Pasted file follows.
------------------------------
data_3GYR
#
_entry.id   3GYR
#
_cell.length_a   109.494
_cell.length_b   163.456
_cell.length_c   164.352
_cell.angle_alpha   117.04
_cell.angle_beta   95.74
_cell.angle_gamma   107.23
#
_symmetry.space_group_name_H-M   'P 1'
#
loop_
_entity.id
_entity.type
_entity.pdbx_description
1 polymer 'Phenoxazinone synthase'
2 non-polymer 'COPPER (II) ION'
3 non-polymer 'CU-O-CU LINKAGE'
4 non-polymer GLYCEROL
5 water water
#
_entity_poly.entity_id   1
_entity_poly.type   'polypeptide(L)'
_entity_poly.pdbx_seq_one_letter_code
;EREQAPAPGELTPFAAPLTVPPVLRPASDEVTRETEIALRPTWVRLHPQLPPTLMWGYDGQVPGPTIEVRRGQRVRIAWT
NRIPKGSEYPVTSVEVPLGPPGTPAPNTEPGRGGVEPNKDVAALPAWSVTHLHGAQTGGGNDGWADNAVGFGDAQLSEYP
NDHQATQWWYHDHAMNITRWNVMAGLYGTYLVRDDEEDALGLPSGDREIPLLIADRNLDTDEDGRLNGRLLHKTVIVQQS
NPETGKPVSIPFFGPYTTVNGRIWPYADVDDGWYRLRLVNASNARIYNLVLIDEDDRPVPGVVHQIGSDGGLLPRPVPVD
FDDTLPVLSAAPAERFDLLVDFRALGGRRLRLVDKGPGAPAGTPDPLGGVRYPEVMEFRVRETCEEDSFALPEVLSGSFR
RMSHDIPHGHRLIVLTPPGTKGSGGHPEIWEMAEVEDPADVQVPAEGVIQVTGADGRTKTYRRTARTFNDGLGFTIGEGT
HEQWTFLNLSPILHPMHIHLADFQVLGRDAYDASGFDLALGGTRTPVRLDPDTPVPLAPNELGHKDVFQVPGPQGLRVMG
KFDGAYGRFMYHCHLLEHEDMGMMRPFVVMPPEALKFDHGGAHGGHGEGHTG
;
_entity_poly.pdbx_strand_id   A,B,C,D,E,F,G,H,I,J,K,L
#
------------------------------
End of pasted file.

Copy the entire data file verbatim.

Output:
data_3GYR
#
_entry.id   3GYR
#
_cell.length_a   109.494
_cell.length_b   163.456
_cell.length_c   164.352
_cell.angle_alpha   117.04
_cell.angle_beta   95.74
_cell.angle_gamma   107.23
#
_symmetry.space_group_name_H-M   'P 1'
#
loop_
_entity.id
_entity.type
_entity.pdbx_description
1 polymer 'Phenoxazinone synthase'
2 non-polymer 'COPPER (II) ION'
3 non-polymer 'CU-O-CU LINKAGE'
4 non-polymer GLYCEROL
5 water water
#
_entity_poly.entity_id   1
_entity_poly.type   'polypeptide(L)'
_entity_poly.pdbx_seq_one_letter_code
;EREQAPAPGELTPFAAPLTVPPVLRPASDEVTRETEIALRPTWVRLHPQLPPTLMWGYDGQVPGPTIEVRRGQRVRIAWT
NRIPKGSEYPVTSVEVPLGPPGTPAPNTEPGRGGVEPNKDVAALPAWSVTHLHGAQTGGGNDGWADNAVGFGDAQLSEYP
NDHQATQWWYHDHAMNITRWNVMAGLYGTYLVRDDEEDALGLPSGDREIPLLIADRNLDTDEDGRLNGRLLHKTVIVQQS
NPETGKPVSIPFFGPYTTVNGRIWPYADVDDGWYRLRLVNASNARIYNLVLIDEDDRPVPGVVHQIGSDGGLLPRPVPVD
FDDTLPVLSAAPAERFDLLVDFRALGGRRLRLVDKGPGAPAGTPDPLGGVRYPEVMEFRVRETCEEDSFALPEVLSGSFR
RMSHDIPHGHRLIVLTPPGTKGSGGHPEIWEMAEVEDPADVQVPAEGVIQVTGADGRTKTYRRTARTFNDGLGFTIGEGT
HEQWTFLNLSPILHPMHIHLADFQVLGRDAYDASGFDLALGGTRTPVRLDPDTPVPLAPNELGHKDVFQVPGPQGLRVMG
KFDGAYGRFMYHCHLLEHEDMGMMRPFVVMPPEALKFDHGGAHGGHGEGHTG
;
_entity_poly.pdbx_strand_id   A,B,C,D,E,F,G,H,I,J,K,L
#